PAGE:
WASHINGTON - You've probably heard this a hundred times by now, but it's worth repeating: the Washington Wizards have a .500 record for the first time since November 2009.
How does John Wall feel about it?
"It sounds great to finally have a so called ‘winning record' the first time since being here. We are playing basketball the right way," he said after Monday's 98-80 win over the Orlando Magic.
To say there's been a lot of turnover since the last time the Wizards were at .500 or above is an understatement. In just those four short years, the team has withstood an ownership change, a coaching change, a fully roster overhaul, and a teensy-weensy locker room incident that involved... well, you know.
And for a lot of that time, it has felt like this team has dragged its fan base through Hell and back over and over again. But for some reason, this milestone of merely winning as many games in a season as one has losses feels like something more.
Well, if you look at it a few different ways, it is something more.
The Wizards have won five in a row at home, and are 6-2 at home on the year. The energy inside the Verizon Center is different. Where in the past, Wizards fans were outnumbered by carpetbagging Lakers and Knicks fans overrunning the arena, Wizards fans have begun expelling powerful air from their own lungs and making the Verizon Center their own. Go ahead and try to start a "Let's Go Knicks" chant in the third quarter; you'll get booed right out of Chinatown. Cheering for Purple and Gold at the free throw line? How about booing so loudly that the fourth quarter closers almost have to scrounge up a second chicken sandwich for everyone in the crowd? Home turf is now is safely home turf.
As much as Randy Wittman may want to slide some of last season's wins into this season -- he quipped as much when the 34-34 record was brought up to him -- there is a difference in this team even from just last year. Martell Webster sees this difference in how the team has managed to handle games against seemingly inferior opponents. Whereas last year, Webster admits, the team would find itself playing "down to the level of competition," this year the Wizards have "picked up the speed" at the start of the first and third quarters in order to "set the tempo" in favor of their own style of play.
After coming into the beginning of last season disappointed with the early loss of John Wall, the team seemed determined not to let that mentality wash over them again.
"We believed at the start of [this] year that we can compete and win. And even thought it didn't go that way to start, they never gave into that," Wittman said. "They knew we could play better, individually and as a team. And then guys picked it up and began playing better. And our team became better. And we are where we are... I like where we are from their psyche and their concentration."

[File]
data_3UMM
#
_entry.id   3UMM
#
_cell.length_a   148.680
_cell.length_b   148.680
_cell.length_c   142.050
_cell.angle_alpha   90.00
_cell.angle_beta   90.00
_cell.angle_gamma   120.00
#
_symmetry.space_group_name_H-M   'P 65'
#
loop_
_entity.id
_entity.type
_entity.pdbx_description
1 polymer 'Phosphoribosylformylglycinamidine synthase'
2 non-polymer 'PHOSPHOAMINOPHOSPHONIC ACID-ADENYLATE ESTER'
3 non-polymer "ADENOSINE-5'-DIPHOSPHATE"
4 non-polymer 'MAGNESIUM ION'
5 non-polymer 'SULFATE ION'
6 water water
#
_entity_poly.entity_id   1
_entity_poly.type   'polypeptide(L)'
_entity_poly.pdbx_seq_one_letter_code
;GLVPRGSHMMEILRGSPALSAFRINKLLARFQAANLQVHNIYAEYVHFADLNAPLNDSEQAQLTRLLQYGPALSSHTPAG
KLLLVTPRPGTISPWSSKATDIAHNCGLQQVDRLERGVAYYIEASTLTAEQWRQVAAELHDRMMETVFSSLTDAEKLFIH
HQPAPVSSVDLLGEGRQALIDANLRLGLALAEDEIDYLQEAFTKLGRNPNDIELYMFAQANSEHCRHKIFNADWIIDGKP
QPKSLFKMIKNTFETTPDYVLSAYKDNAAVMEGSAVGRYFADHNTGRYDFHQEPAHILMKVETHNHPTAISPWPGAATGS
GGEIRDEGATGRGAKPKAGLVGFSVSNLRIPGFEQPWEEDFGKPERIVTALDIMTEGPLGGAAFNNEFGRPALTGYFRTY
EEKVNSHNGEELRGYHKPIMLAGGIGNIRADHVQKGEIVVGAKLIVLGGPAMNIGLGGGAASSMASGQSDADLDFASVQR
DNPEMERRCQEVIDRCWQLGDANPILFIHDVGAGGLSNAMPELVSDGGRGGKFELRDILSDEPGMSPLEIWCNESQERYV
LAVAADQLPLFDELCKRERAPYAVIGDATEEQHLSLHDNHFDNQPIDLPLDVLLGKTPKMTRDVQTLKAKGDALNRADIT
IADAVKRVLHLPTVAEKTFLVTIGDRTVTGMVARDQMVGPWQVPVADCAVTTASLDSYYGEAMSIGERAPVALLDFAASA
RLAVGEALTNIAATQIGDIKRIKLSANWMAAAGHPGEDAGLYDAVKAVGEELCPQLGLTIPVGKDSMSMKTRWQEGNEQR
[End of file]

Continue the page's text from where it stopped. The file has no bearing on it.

Over the final 50 games of the 2012-13 season, the Wizards were .500. So, for the last 68 games, they are a .500 team. Many of those games were without Nene and Bradley Beal. Only one of those games, the first one, was without Wall. Every single one of those games had Wittman at the helm. The coach, not one to rain praise on himself, acknowledged after the game that the mental toughness of this team has "come a long way."
"[T]hey came out and they were bound and determined to win this game, start to finish," he said.
Trevor Ariza echoed Wittman's diagnosis of the team's strong self-confidence.
"[Winning] is something that we knew that we could do. We are not satisfied again. We want to continue this winning thing, make it a tradition around here, and go forward from there."
The Wizards have also improved their ability to close out games, keeping opponents at arm's length after being ahead for the whole game or after surrendering a partial comeback is something that tests a team's mettle. If the Wizards continue to play their "own style of basketball -- basketball we like, basketball that we work on every day," as Ariza put it, then the composure we didn't see last season will continue to fall away to the strong closeouts we've seen so far this year.
For Webster, one thing last year's games lacked as they moved down the stretch? "A sense of urgency." Webster noted that Wittman often encourages the team to remember that those last four minutes are "crunch time."
"You almost have to have a playoff mentality there," Webster said. "Crunch time: execution is key, getting stops is key, and for us that's been the big difference."
"A playoff mentality." We'd have to go back to 2008 to remember exactly what that was like. It is quite the change from rosters of the last few years.
It's funny how happy the fan base was to get to this .500 milestone. But Ariza and the rest are right to not be satisfied and let the mentality they've built plateau here.
I'm tired of looking at Wizards teams of the past. They should continue "this winning thing." They should "make it a tradition." They should "go forward."